Glossary

O(6)-benzylguanine
A drug that may improve the response of cancer cells to chemotherapy.
ob/gyn
A branch of medicine that specializes in the care of women during pregnancy and childbirth and in the diagnosis and treatment of diseases of the female reproductive organs. It also specializes in other women’s health issues, such as menopause, hormone problems, contraception (birth control), and infertility. Also called obstetrics and gynecology.
obatoclax
A substance being studied in the treatment of several types of cancer. Obatoclax blocks the actions of certain proteins that cells need to live and it may kill cancer cells. It is a type of apoptosis inducer, a BCL2 protein antagonist, and a BH3 mimetic.
obatoclax mesylate
A substance being studied in the treatment of several types of cancer. It is a form of obatoclax, which blocks the activity of certain proteins needed for cells to live and may cause tumor cells to die. It is a type of apoptosis inducer.
obese
Having an abnormally high, unhealthy amount of body fat.
obesity
A condition marked by an abnormally high, unhealthy amount of body fat.
obinutuzumab
A drug used with another drug to treat chronic lymphocytic leukemia (CLL) that has not already been treated. It is also being studied in the treatment of other types of cancer. Obinutuzumab binds to a protein called CD20, which is found on B cells (a type of white blood cell) and some types of leukemia cells. This may help the immune system kill cancer cells. Obinutuzumab is a type of monoclonal antibody. Also called Gazyva.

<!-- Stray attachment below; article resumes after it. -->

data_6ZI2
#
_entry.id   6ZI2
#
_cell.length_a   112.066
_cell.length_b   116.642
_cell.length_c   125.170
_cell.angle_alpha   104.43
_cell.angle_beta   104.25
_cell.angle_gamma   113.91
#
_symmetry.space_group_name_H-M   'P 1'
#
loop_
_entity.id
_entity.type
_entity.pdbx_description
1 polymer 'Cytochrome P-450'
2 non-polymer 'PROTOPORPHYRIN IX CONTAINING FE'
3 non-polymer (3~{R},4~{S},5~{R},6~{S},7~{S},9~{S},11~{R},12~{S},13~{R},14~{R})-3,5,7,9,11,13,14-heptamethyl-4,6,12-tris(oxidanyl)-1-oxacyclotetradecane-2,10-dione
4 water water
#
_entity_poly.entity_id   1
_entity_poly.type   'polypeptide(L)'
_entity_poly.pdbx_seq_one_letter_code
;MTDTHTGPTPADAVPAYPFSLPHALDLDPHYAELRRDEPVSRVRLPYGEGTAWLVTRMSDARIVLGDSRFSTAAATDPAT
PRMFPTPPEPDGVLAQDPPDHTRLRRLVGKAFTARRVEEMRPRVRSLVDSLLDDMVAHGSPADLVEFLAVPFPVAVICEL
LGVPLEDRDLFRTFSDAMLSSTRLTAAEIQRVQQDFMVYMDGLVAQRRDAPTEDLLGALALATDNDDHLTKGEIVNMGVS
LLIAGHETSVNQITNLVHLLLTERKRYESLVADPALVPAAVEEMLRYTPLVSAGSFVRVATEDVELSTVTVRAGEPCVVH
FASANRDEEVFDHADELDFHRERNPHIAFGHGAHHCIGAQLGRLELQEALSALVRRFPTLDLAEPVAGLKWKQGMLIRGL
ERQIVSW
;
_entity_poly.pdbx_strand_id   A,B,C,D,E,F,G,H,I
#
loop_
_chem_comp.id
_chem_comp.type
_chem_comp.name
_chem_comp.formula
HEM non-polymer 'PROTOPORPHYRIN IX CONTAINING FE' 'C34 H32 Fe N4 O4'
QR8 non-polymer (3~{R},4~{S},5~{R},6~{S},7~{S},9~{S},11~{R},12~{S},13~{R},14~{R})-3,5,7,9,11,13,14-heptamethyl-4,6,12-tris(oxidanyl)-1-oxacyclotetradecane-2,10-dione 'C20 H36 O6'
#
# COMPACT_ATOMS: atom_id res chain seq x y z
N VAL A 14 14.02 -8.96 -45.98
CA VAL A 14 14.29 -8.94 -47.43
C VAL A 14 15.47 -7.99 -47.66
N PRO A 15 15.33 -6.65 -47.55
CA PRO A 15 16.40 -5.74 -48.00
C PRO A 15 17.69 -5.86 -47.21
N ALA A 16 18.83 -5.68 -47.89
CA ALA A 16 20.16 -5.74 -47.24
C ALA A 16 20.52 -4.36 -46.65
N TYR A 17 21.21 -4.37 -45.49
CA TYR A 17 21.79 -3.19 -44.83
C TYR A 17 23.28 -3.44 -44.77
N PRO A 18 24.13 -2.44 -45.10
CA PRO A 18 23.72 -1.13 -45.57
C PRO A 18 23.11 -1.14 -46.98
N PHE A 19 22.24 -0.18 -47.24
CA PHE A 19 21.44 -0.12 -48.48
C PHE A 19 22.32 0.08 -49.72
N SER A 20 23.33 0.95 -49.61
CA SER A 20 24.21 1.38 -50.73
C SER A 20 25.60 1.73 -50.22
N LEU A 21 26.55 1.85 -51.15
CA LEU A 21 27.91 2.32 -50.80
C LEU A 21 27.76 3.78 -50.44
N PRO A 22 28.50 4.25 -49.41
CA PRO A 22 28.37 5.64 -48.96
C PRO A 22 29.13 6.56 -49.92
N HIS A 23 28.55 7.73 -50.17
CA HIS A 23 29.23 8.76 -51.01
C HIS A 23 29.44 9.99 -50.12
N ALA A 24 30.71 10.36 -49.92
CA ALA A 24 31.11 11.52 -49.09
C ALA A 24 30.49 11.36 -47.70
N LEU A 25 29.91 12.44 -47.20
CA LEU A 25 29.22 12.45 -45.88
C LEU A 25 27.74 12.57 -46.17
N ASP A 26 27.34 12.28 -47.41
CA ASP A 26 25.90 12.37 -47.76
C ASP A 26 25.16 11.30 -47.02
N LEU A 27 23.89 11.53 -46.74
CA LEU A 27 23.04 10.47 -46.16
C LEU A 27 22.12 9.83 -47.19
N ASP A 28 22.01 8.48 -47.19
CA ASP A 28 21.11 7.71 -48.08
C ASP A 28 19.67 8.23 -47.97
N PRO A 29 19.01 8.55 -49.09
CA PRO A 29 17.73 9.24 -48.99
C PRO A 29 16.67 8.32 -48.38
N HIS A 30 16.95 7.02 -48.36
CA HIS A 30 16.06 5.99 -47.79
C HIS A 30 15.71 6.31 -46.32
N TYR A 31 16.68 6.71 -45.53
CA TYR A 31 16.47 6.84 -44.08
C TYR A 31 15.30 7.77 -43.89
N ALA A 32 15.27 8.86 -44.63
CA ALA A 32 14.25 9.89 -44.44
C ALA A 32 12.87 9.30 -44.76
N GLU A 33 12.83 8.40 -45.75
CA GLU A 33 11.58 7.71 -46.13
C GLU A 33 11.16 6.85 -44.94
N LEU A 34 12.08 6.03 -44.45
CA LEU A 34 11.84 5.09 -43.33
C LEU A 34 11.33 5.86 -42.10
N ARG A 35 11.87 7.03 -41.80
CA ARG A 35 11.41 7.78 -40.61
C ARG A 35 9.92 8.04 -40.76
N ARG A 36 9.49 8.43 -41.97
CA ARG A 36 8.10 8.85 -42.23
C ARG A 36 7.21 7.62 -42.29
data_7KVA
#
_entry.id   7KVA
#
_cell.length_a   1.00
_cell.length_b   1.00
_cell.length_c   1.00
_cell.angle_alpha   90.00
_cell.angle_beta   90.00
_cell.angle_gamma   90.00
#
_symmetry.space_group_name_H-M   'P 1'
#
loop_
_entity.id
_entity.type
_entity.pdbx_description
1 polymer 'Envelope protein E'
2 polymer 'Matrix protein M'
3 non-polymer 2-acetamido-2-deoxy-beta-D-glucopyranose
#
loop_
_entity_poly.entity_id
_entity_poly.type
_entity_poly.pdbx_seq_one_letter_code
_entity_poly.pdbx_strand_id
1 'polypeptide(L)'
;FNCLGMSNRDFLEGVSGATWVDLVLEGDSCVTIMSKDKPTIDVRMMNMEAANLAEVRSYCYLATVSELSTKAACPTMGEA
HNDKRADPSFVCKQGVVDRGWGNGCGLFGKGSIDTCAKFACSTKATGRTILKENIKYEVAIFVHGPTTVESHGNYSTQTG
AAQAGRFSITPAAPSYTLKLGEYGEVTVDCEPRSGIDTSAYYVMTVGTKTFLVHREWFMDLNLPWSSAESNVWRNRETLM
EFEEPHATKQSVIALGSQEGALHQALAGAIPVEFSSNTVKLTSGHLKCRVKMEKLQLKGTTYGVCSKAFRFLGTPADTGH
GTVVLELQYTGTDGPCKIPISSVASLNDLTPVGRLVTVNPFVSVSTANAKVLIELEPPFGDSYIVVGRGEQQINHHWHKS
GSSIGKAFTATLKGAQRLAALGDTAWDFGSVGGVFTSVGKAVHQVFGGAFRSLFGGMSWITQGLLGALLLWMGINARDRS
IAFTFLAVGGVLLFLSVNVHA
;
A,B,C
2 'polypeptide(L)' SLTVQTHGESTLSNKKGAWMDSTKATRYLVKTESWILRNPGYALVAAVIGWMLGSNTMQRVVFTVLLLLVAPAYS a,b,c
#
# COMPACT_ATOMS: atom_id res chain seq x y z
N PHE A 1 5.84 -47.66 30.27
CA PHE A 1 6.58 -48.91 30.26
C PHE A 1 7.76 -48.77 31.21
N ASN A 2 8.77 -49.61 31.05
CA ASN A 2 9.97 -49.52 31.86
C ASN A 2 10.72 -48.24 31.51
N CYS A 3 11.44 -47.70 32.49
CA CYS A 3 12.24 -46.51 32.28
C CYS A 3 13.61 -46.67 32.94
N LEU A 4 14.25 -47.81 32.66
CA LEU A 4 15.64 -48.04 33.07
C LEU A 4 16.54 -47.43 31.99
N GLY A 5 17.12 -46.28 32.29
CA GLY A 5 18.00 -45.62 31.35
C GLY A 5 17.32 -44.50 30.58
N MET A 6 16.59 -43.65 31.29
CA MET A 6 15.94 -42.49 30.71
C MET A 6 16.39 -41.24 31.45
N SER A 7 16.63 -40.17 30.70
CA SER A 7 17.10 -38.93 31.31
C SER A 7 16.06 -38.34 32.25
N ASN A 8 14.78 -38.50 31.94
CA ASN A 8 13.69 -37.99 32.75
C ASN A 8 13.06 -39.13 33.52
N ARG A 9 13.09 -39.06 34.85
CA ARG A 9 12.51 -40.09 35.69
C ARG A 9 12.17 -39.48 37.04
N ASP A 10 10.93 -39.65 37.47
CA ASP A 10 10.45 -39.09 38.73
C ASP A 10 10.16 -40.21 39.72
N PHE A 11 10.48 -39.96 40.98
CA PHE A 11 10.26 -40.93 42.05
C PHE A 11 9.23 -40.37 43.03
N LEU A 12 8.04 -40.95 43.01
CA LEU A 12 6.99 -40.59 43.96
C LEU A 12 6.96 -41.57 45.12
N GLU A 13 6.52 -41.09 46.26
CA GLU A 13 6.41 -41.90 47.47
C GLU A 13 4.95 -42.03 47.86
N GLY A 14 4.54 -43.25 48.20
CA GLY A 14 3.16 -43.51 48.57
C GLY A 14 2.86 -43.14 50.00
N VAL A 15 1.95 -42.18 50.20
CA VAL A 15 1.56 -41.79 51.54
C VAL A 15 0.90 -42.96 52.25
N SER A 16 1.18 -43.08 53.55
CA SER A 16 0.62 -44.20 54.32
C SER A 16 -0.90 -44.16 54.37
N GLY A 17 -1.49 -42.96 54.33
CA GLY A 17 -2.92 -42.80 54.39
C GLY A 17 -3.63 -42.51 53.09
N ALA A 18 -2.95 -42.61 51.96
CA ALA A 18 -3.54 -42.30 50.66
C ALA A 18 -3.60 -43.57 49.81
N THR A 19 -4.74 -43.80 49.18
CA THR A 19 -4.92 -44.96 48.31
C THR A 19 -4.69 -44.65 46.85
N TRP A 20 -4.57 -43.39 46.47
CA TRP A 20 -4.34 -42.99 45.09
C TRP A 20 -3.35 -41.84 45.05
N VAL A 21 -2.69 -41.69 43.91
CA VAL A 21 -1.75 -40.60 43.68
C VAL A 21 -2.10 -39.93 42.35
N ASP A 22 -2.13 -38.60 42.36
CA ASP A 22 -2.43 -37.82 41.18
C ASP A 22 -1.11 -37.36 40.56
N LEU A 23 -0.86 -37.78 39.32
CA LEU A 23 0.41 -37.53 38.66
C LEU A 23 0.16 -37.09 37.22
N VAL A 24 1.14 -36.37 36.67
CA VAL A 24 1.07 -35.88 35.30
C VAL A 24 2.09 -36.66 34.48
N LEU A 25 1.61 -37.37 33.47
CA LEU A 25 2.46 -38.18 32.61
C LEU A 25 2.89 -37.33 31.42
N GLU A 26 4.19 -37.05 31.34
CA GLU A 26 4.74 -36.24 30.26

objective improvement
An improvement that can be measured by the health care provider (for example, when a tumor shrinks or there are fewer cancer cells in the blood).
objective response
A measurable response.
oblimersen sodium
A substance being studied in the treatment of cancer. It may kill cancer cells by blocking the production of a protein that makes cancer cells live longer and by making them more sensitive to anticancer drugs. It is a type of antisense oligodeoxyribonucleotide. Also called augmerosen, bcl-2 antisense oligodeoxynucleotide G3139, and Genasense.
observation
In medicine, watching a patient’s condition but not giving treatment unless symptoms appear or change.
observational study
A type of study in which individuals are observed or certain outcomes are measured. No attempt is made to affect the outcome (for example, no treatment is given).
obsessive-compulsive disorder
An anxiety disorder in which a person has intrusive ideas, thoughts, or images that occur repeatedly, and in which he or she feels driven to perform certain behaviors over and over again. For example, a person may worry all the time about germs and so will wash his or her hands over and over again. Having an obsessive-compulsive disorder may cause a person to have trouble carrying out daily activities.
obstetrician
A doctor who specializes in caring for women during pregnancy and childbirth. Obstetricians also care for the fetus (unborn baby), treat problems with pregnancy, and deliver babies.